What the future holds for the Gambling Commission

Coinslot International Gambling Commission chief industry strategy
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Olswang senior associate, Anna Soilleux-Mills, gives her legal perspective on how the Gambling Commission will seek to regulate the industry in the months ahead.

This summer the gambling industry has had some insight into what the Gambling Commission’s current and future priorities are when it comes to regulation. This came in the form of the Gambling Commission’s Annual Report for 2015/16 and Philip Graf’s departing speech as chairman of the Gambling Commission at the RSA in July. Both of these provide some insight into what we can expect to see in the coming year and it is apparent that issues around protecting consumers are likely to remain at the forefront of the Gambling Commission’s mind.

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Olswang senior associate, Anna Soilleux-Mills

Graf’s speech and the Gambling Commission’s Annual Report both emphasised the rapid changes within the gambling industry over the past few years. The Gambling Commission has committed to understand developments in these areas – and also fintech – in its Annual Report, recognising that in order to understand any associated risks (particularly to younger demographics) there is a need to understand the underlying technology.

Graf warns that these “transformative” changes in the gambling industry have led to a “normalisation” of gambling in British society. It is this increased normalisation of gambling which the Gambling Commission seems to focus its energy on. In its eyes the risk of harm to consumers is increased where gambling is engaging and in the line of sight of increasing numbers of consumers.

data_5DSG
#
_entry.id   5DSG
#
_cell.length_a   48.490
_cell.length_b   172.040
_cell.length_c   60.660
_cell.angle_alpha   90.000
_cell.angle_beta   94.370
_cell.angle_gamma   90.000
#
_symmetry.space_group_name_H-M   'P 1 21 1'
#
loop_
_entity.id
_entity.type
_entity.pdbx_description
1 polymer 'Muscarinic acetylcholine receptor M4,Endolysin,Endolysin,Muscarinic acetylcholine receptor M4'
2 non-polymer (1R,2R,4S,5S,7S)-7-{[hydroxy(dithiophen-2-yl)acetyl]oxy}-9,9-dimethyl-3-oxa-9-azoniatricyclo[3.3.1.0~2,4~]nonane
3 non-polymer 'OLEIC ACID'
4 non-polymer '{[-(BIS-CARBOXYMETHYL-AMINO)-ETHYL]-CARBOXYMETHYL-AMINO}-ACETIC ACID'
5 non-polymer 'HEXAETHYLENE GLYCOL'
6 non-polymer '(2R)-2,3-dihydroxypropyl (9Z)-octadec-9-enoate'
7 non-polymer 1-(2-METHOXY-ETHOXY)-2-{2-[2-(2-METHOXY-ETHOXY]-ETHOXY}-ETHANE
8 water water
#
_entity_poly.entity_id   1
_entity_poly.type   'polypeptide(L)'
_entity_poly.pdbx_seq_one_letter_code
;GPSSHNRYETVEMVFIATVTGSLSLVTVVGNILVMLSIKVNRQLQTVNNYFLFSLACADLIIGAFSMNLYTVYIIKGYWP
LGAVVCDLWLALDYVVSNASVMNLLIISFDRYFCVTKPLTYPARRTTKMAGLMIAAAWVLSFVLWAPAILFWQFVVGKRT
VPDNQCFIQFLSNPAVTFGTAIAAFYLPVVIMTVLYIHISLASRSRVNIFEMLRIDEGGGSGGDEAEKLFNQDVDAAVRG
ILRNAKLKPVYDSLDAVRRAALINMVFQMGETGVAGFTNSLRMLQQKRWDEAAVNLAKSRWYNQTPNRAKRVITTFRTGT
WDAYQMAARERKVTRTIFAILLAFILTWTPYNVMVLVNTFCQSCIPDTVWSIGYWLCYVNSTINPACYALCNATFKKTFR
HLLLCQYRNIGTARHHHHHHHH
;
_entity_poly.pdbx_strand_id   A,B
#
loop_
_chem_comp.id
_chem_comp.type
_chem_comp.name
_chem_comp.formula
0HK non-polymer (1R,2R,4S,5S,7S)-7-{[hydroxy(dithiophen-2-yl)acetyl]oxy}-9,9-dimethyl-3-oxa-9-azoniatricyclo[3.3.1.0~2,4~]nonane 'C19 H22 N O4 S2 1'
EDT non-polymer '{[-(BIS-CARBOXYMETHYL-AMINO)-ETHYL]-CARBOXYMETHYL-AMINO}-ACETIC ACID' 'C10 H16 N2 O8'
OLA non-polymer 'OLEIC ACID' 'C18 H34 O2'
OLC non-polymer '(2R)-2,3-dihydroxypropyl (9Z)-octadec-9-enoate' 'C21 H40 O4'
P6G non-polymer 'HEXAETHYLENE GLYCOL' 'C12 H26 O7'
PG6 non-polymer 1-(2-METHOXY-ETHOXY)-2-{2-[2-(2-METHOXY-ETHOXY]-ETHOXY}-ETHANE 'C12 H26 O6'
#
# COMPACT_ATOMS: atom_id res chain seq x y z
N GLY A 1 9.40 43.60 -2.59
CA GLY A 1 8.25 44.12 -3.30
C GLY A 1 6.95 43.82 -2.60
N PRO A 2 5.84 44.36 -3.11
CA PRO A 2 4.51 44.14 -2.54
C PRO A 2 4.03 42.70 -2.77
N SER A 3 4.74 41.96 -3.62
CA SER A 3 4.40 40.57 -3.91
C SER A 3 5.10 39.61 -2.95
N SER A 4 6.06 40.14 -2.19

The Gambling Commission remains committed to tackling gambling related harm. In light of the fact that problem gambling can have such widespread impact on society as a whole, Graf sees it as a key public health issue. Meanwhile in its Annual Report 2015/16 the Gambling Commission’s chief executive, Sarah Harrison, said that the aim of the Gambling Commission was to put “consumers at the heart of regulation”. An increased and “sharper focus” on consumer protection is notable since Sarah Harrison took over as CEO and shows no signs of abating.

A new Social Responsibility code was introduced into the Licence Conditions and Codes of Practice (LCCPs) in May 2015, allowing the regulator to take more direct action on misleading advertising. The Gambling Commission has worked closely in the last year with the likes of the Committee of Advertising Practice and the Advertising Standards Authority to scrutinise the way in which gambling products are being marketed on social media, particularly for free bets and bonuses.

Other multi-agency cooperation includes ‘Operation Linden’ an initiative lead by the Information Commissioner’s Office to tackle spam marketing.

Looking forward, the Gambling Commission warns the industry in the Annual Report that it has identified practices that may potentially breach consumer law, including problems with online marketing and terms and conditions. With the focus continuing to be on protecting consumers, there is no doubt that operators should continue to work carefully to ensure they do not mislead consumers, review their customer-facing terms and conditions against the requirements of consumer law, including the Consumer Rights Act 2015, and pay close attention to developments in this area.